There is no question that art was an object of propaganda for both the Soviet and American governments. Each regime used art to represent something about how their economic or political system was superior to the other. However, how far did direct government involvement reach? Was art simply utilized and held up as a symbol by the government, or was it actually falsely created?
It is important to remember that history is written by the winners. If the USSR had won the Cold War, the CIA’s involvement in Abstract Expressionism would most definitely be portrayed in a different light, if it all. It does seem, however, that the USA expedited the rise of the Abstract Expressionist movement to the international stage, which it probably would have done anyway; whereas the USSR directly created and fabricated works of Soviet Realism depicting work scenes and productivity.
Eva Cockroft claims in her article “Abstract Expressionism, Weapon of the cold war” that “links between cultural cold war politics and the success of Abstract Expressionism are by no means coincidental, or unnoticeable. They were consciously forged at the same time by some of the most influential figures controlling museum policies, and advocating enlightened cold war tactics designed to woo European intellectuals.” However, this is not entirely true. Abstract expression was inherently apolitical; its founding fathers agreed more with communist values of redistribution of wealth and economic equality than American capitalism. Even regardless of that fact, the American public for the most part hated non-objective and abstract art. President Harry Truman even declared, “If that's art, then I'm a Hottentot [an African bushman].” Congress would never approve massive allotments of taxpayer money for exhibitions of abstract art. So the CIA acted in secret, and were able to do so because many top CIA officials held spots on museum boards of directors and were frequent collectors of the art themselves. Through the indirect funding of many exhibitions across the Western World, the US was able to proclaim: “Look at the individualism that fosters in America. We are so free that even art that is made by government opponents can be shown in major museums.” This was a true statement.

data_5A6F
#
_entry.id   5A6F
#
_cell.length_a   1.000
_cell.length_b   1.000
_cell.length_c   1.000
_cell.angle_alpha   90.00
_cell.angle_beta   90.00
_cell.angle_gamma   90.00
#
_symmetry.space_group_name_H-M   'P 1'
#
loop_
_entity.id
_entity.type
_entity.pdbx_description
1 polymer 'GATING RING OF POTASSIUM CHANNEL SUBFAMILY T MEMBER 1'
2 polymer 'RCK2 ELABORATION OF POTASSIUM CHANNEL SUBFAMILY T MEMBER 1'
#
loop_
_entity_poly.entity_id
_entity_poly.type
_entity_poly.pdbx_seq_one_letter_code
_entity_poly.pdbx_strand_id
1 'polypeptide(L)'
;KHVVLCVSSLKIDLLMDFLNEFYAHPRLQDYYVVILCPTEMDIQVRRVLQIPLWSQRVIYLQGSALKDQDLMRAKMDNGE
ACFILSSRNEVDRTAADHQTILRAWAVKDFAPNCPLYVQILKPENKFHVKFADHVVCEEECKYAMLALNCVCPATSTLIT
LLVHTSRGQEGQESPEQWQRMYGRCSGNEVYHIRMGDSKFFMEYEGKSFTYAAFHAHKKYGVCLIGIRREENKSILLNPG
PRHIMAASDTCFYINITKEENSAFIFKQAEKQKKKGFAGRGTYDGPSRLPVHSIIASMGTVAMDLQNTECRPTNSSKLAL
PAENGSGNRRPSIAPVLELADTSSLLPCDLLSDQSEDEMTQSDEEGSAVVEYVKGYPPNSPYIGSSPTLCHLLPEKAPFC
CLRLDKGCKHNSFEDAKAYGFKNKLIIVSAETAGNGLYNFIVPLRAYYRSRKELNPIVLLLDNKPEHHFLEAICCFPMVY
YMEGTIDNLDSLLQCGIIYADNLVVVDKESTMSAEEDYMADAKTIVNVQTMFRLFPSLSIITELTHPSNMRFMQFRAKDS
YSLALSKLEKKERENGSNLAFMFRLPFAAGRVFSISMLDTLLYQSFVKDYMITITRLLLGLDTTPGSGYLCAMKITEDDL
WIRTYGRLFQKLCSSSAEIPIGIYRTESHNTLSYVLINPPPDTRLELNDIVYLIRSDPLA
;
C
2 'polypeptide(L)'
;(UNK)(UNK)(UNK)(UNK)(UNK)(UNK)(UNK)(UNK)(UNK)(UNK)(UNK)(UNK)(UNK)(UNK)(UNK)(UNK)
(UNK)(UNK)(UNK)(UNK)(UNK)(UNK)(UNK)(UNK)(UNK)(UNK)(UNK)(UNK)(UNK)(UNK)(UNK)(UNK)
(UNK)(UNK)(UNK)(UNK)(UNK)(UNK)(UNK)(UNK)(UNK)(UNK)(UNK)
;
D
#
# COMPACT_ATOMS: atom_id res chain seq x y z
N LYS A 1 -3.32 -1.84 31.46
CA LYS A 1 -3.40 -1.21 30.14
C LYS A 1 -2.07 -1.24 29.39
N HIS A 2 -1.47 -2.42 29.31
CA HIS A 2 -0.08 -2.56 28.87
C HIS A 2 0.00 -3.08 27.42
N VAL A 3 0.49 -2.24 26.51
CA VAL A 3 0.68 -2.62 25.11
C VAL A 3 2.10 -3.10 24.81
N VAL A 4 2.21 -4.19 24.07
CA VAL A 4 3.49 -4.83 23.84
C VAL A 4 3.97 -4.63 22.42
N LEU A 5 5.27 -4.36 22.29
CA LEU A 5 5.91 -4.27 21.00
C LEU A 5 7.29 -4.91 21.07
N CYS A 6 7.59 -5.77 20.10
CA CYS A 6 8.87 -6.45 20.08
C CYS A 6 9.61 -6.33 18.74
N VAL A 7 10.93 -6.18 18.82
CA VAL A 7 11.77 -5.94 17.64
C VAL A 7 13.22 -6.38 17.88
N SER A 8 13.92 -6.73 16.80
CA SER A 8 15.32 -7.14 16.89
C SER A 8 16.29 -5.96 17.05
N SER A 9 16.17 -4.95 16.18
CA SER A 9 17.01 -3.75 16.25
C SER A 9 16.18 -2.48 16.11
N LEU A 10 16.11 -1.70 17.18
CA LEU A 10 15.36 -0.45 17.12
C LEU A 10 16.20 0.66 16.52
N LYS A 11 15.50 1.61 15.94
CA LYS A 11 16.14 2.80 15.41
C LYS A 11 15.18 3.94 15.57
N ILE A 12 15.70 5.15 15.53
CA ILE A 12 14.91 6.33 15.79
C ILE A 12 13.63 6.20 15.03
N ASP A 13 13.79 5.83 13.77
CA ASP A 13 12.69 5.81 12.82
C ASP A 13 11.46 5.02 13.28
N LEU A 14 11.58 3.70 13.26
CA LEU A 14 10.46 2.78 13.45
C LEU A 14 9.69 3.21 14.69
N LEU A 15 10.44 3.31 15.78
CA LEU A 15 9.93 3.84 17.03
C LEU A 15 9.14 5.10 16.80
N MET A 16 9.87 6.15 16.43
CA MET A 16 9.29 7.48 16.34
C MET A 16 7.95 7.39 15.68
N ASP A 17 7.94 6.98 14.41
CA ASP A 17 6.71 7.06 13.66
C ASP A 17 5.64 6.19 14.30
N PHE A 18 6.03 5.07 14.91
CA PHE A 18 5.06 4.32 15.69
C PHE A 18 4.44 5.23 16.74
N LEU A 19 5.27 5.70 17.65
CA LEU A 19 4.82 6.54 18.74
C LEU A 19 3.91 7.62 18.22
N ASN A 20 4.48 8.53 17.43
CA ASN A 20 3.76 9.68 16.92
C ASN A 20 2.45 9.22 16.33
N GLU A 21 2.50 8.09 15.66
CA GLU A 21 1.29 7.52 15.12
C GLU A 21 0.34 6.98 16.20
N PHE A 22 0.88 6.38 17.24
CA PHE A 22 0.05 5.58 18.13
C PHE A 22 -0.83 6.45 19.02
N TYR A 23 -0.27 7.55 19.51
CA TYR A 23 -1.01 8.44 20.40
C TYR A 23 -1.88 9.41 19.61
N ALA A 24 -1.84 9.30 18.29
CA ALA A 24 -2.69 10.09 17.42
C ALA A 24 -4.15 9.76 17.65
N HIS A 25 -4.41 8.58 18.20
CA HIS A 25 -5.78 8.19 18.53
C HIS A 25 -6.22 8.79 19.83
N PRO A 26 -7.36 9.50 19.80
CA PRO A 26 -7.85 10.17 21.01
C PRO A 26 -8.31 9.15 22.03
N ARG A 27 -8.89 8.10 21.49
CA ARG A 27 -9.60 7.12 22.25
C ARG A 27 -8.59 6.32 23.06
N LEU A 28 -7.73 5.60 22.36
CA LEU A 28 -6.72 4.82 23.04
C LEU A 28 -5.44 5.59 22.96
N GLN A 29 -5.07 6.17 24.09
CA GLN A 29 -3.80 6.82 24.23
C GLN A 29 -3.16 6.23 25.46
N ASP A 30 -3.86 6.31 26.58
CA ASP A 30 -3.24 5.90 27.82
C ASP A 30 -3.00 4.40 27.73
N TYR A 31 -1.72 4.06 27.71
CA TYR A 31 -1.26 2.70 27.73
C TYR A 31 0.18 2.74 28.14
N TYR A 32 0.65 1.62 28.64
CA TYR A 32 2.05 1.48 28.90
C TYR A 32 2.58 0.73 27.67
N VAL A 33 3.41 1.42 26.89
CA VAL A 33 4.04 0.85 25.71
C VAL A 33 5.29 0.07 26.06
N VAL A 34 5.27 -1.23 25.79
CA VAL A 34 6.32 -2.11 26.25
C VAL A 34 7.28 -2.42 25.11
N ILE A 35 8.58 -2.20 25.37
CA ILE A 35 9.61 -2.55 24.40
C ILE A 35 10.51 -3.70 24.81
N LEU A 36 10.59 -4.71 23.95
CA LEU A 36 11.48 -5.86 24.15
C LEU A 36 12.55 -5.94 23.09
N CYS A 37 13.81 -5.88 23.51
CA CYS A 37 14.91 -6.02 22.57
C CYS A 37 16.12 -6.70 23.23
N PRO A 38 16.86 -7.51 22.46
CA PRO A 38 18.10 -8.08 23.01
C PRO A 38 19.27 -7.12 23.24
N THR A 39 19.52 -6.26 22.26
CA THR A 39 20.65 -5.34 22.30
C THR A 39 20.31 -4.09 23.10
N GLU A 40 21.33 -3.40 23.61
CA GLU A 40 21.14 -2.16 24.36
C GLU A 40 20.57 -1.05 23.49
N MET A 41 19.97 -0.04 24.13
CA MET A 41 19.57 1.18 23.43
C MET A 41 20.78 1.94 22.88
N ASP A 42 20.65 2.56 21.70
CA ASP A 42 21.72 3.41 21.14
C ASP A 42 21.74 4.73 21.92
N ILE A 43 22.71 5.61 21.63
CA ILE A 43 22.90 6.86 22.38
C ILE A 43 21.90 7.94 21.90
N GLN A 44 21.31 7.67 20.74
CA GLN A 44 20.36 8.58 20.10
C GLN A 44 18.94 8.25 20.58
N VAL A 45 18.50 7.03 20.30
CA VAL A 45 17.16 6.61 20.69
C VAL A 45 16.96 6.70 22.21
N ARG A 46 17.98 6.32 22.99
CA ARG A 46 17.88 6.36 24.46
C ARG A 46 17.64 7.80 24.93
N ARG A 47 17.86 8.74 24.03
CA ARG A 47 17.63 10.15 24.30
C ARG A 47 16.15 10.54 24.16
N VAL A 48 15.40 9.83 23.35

Russia, on the other hand, did not have reality on their side. The government had to forge art depicting the productivity and fairness of the Marxist system, because neither were entirely true. In the US, communists displayed their art at major museums. In the USSR, capitalists were sent to prison camps, or even execution. Also, the failure of the first two “five-year plans” under Stalin were so bad that massive food shortages occurred across the state. Neither fairness nor productivity really stood to describe the USSR.
A final thing to consider is that the American government furthered a naturally occurring movement with funding for international exhibitions. The Soviet government tried to forge the progression of art history. Art is not something that progresses with direct interference. That may be why today, one sees Abstract Expressionism in the world’s museums, not Soviet realism.